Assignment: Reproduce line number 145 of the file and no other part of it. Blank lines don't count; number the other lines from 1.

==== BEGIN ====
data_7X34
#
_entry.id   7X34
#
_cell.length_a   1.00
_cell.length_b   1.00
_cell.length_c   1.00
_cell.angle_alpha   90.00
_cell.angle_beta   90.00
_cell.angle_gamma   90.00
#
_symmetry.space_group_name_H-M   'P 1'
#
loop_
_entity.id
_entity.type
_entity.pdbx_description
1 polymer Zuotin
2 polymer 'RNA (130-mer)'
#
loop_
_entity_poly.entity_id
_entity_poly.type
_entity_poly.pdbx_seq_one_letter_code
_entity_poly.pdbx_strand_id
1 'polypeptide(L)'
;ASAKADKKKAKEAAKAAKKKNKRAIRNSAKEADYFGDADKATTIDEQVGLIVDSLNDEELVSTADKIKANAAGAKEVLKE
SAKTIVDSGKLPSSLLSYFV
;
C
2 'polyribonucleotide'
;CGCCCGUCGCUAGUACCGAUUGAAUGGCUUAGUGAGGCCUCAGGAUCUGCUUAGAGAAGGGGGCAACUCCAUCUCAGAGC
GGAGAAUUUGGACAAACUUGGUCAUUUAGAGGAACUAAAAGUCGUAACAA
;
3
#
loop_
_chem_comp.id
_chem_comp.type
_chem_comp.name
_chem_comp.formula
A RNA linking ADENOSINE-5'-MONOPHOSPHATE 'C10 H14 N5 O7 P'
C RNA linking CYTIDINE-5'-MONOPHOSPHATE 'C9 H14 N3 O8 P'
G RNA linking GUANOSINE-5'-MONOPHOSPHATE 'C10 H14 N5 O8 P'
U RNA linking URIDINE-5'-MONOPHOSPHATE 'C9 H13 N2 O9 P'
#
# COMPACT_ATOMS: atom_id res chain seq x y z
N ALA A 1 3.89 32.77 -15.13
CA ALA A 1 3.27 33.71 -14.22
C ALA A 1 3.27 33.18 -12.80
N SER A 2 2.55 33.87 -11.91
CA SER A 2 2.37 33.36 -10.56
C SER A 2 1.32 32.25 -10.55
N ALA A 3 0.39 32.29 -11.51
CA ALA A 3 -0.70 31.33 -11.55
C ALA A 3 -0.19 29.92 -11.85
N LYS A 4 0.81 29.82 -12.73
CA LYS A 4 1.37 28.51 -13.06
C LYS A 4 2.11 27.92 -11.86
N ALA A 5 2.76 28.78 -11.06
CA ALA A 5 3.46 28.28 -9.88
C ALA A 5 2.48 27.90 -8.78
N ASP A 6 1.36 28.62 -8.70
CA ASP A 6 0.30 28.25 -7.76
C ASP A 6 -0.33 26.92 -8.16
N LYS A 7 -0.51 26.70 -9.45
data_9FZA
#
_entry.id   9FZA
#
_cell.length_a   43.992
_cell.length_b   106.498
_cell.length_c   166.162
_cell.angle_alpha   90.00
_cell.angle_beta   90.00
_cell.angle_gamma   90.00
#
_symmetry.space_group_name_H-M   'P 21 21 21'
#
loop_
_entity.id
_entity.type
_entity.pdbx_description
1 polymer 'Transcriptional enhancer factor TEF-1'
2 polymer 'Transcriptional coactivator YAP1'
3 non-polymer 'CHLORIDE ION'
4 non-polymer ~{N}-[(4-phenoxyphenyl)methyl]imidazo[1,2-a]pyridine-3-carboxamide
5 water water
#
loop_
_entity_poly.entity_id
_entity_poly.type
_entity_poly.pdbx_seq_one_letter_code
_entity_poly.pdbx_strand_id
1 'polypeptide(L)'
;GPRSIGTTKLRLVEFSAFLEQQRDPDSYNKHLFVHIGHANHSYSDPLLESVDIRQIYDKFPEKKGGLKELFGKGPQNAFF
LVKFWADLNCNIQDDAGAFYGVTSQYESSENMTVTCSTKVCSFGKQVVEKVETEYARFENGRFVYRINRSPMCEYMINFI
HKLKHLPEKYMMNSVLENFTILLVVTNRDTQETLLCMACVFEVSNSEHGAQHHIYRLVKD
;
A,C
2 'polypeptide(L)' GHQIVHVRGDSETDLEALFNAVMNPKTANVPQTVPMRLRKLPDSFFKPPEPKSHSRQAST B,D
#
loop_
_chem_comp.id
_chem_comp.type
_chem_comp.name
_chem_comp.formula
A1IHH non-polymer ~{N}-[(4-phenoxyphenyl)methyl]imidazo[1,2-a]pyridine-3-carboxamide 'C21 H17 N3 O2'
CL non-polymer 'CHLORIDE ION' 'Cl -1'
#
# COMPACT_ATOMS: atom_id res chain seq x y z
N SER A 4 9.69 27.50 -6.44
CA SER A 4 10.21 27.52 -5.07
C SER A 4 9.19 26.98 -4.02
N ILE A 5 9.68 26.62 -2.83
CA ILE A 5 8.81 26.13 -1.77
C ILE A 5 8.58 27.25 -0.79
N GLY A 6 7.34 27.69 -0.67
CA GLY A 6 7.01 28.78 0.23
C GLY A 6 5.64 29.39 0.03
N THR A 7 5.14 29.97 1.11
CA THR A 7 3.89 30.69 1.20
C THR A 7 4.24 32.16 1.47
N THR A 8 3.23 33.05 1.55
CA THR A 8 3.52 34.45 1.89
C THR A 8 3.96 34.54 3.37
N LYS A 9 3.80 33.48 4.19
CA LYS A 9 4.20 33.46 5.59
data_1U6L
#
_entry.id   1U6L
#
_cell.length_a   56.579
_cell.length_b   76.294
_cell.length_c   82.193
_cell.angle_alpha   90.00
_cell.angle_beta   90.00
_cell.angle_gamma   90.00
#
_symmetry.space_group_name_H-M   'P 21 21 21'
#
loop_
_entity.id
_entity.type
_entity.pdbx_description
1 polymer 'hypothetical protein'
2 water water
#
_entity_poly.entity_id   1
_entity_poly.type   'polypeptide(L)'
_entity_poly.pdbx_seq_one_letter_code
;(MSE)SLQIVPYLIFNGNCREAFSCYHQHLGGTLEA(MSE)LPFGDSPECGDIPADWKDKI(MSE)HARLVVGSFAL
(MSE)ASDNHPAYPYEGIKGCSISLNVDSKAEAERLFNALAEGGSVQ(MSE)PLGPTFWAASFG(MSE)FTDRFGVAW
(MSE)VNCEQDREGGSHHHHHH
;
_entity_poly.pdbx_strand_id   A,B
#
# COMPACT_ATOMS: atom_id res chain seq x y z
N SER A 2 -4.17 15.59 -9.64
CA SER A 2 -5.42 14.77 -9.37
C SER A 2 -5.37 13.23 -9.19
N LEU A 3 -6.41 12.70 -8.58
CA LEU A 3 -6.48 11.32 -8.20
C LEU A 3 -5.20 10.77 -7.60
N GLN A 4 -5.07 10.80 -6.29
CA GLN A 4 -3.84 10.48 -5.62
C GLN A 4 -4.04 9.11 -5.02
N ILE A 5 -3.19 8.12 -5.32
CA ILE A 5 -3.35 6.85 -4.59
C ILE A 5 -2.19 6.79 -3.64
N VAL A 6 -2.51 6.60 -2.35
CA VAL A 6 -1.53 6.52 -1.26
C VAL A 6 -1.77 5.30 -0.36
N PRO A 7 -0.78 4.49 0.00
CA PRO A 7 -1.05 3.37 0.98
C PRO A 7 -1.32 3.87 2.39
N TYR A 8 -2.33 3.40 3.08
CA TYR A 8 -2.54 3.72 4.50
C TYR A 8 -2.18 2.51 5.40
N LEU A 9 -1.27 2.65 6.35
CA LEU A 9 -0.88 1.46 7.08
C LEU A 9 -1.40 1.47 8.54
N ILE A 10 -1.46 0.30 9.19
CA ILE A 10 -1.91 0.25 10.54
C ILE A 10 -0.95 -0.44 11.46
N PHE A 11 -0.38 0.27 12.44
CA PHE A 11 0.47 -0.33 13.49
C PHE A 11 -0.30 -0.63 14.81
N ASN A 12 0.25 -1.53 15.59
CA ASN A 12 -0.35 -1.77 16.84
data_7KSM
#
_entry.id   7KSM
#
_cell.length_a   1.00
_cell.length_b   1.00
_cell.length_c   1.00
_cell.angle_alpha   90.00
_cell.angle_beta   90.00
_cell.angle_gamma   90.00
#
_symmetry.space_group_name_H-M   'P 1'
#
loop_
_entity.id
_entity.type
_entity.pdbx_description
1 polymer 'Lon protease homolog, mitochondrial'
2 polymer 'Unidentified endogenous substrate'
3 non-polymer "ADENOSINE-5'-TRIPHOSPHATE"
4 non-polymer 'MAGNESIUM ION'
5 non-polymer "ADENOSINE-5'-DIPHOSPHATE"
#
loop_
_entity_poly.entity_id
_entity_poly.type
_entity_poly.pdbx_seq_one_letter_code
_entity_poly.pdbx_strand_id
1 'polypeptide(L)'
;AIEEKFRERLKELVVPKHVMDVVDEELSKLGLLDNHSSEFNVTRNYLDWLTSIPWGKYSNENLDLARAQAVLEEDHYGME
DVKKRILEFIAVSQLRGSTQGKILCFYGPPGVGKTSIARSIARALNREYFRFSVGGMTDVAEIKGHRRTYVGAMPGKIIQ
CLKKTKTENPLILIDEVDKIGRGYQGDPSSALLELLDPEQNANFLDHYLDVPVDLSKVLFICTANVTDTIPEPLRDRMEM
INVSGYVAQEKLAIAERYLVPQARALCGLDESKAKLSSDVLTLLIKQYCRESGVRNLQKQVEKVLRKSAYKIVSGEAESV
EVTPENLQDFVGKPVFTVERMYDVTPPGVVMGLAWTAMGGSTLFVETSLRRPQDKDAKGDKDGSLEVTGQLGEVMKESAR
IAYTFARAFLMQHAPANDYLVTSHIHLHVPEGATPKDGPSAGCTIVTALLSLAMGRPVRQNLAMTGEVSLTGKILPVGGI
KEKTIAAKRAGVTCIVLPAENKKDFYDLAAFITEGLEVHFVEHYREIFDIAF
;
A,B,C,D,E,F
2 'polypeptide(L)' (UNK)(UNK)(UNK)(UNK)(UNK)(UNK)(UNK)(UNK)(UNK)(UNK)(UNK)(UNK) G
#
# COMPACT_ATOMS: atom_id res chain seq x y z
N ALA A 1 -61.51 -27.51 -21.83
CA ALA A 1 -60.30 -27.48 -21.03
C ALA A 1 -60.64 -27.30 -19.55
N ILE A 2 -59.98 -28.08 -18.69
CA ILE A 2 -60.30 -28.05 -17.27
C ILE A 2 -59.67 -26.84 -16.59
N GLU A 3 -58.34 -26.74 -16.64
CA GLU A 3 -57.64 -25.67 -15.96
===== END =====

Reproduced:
_entity.pdbx_description